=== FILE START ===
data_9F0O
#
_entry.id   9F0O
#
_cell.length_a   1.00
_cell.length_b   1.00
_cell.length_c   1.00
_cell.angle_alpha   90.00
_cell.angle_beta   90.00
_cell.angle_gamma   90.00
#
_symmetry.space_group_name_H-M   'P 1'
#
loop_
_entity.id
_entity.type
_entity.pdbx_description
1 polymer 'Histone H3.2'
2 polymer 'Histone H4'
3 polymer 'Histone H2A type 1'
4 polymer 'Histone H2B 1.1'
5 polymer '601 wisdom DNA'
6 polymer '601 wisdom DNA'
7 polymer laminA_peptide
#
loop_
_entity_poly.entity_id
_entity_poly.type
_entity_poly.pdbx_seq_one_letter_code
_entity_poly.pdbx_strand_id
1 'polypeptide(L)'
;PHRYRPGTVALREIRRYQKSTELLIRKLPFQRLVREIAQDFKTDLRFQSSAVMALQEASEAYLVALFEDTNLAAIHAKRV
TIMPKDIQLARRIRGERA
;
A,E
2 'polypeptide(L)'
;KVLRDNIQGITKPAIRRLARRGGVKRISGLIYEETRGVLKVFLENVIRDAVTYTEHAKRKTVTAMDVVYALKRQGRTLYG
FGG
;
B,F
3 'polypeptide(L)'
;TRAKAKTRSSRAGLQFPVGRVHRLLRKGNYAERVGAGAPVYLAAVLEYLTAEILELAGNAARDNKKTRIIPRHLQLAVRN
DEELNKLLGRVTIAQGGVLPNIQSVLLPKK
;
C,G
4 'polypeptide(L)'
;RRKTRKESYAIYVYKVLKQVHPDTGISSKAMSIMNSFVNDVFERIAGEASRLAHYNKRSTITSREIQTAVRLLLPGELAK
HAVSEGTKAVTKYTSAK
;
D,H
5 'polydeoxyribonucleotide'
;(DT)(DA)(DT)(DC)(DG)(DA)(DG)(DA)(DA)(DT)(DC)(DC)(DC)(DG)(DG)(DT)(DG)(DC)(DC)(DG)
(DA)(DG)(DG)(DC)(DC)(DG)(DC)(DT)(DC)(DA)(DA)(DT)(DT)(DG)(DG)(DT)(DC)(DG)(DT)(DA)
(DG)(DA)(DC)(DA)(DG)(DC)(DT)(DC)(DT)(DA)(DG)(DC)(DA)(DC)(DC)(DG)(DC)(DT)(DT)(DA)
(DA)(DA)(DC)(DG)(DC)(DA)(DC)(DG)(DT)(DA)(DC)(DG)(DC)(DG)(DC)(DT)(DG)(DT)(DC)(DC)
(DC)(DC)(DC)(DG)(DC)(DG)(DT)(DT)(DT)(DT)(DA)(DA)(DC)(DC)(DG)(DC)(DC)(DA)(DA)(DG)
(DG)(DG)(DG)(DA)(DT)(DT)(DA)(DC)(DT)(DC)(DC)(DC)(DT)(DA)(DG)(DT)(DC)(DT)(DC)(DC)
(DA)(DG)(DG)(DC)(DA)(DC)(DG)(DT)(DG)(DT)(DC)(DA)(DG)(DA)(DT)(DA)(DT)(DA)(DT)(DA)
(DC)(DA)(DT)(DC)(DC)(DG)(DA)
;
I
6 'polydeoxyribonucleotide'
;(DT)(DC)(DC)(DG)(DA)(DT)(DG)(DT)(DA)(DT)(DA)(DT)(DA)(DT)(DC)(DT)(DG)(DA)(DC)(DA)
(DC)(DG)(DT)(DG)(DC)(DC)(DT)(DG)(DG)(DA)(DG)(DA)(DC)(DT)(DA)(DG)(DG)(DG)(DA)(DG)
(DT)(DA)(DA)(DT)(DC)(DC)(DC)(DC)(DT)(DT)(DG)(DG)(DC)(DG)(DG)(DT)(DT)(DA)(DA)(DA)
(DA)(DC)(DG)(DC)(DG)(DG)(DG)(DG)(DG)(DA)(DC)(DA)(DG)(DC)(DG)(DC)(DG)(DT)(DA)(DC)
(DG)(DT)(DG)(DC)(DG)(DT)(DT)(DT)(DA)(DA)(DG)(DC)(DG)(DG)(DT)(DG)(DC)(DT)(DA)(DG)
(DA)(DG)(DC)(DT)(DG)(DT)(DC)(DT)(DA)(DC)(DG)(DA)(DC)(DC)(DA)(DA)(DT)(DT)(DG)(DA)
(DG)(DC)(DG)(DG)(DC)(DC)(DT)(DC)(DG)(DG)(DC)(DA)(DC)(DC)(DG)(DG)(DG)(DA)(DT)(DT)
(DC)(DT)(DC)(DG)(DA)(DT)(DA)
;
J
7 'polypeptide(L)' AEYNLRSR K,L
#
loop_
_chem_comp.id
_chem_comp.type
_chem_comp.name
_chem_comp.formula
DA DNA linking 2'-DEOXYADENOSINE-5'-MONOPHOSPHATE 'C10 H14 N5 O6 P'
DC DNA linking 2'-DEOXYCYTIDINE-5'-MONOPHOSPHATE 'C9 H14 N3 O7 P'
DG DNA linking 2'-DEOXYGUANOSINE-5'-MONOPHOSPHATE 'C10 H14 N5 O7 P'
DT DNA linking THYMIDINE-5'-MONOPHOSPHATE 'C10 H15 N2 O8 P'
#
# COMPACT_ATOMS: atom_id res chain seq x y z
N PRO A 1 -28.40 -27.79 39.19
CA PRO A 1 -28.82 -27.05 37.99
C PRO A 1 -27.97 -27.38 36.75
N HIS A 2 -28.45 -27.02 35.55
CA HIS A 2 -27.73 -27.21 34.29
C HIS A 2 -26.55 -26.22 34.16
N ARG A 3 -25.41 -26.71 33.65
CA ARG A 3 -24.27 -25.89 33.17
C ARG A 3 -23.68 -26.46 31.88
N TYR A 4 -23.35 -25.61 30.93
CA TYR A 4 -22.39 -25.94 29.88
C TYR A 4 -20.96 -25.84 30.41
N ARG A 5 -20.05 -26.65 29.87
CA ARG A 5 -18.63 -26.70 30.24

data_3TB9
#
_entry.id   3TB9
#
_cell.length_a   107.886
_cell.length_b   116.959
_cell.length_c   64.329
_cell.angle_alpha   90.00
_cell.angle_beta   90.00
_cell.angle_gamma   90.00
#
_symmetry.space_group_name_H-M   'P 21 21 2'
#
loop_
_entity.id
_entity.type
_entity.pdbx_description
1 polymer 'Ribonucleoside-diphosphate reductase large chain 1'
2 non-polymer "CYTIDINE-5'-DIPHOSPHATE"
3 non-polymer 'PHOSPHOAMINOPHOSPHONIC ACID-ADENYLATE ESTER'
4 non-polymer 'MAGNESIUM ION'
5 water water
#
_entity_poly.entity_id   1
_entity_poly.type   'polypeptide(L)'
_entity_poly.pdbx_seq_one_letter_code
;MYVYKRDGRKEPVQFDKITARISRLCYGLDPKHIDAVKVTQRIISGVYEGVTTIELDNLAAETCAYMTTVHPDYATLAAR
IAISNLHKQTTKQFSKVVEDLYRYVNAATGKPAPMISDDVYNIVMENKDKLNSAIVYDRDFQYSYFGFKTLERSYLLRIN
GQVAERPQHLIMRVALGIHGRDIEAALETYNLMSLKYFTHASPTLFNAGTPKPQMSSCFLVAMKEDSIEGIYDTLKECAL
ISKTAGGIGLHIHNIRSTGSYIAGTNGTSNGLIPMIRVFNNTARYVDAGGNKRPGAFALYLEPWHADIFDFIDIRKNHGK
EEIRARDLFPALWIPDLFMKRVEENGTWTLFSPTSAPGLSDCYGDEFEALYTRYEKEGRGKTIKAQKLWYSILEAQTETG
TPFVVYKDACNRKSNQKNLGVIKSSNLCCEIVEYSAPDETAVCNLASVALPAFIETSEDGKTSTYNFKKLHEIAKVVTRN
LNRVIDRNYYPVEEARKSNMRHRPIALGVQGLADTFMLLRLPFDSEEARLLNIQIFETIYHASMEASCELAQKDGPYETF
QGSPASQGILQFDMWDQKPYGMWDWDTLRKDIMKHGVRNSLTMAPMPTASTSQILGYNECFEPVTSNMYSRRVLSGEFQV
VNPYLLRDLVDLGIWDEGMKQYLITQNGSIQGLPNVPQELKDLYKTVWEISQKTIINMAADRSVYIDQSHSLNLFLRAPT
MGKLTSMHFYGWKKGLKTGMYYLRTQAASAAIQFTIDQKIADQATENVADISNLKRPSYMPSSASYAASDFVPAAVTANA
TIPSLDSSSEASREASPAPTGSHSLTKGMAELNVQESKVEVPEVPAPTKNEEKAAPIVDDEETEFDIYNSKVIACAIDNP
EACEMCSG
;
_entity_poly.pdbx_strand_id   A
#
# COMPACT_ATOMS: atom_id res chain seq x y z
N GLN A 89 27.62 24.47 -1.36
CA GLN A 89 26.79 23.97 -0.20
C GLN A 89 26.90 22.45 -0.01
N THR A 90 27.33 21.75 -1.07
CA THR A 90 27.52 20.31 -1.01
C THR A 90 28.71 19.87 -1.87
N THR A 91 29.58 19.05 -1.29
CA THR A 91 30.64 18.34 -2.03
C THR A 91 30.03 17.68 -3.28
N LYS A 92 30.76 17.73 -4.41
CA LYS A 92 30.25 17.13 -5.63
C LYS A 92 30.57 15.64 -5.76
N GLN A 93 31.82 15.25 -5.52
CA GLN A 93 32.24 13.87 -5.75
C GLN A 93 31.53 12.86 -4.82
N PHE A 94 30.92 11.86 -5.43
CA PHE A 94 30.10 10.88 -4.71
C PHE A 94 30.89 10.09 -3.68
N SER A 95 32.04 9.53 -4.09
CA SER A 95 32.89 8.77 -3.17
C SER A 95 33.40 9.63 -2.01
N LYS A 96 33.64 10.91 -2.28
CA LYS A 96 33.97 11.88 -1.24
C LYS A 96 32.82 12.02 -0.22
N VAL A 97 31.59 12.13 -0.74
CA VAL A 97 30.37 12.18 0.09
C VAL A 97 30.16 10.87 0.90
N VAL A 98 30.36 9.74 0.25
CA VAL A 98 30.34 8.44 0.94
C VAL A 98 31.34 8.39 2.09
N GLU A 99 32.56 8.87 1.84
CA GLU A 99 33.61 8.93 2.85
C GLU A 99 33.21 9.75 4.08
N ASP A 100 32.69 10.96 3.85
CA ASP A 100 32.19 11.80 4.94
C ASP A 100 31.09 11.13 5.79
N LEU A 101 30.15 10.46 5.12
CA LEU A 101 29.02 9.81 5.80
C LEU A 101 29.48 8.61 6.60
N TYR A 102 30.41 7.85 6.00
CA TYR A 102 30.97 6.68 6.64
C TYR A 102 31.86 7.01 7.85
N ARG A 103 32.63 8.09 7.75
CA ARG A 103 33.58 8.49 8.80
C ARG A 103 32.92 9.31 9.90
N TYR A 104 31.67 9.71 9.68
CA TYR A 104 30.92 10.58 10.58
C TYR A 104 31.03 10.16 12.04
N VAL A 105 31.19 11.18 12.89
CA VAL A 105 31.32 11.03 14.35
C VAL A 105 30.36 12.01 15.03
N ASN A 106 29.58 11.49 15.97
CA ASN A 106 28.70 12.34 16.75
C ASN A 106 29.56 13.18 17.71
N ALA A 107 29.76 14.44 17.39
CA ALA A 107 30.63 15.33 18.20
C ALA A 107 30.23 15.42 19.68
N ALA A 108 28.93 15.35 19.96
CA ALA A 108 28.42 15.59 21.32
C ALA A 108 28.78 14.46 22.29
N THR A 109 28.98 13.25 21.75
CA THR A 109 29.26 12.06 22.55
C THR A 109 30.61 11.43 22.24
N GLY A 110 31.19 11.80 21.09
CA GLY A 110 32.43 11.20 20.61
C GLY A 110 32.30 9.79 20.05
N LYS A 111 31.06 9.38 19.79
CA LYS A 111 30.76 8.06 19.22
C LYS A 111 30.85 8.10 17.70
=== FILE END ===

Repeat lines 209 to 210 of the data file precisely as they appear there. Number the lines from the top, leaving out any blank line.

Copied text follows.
CA LYS A 111 30.76 8.06 19.22
C LYS A 111 30.85 8.10 17.70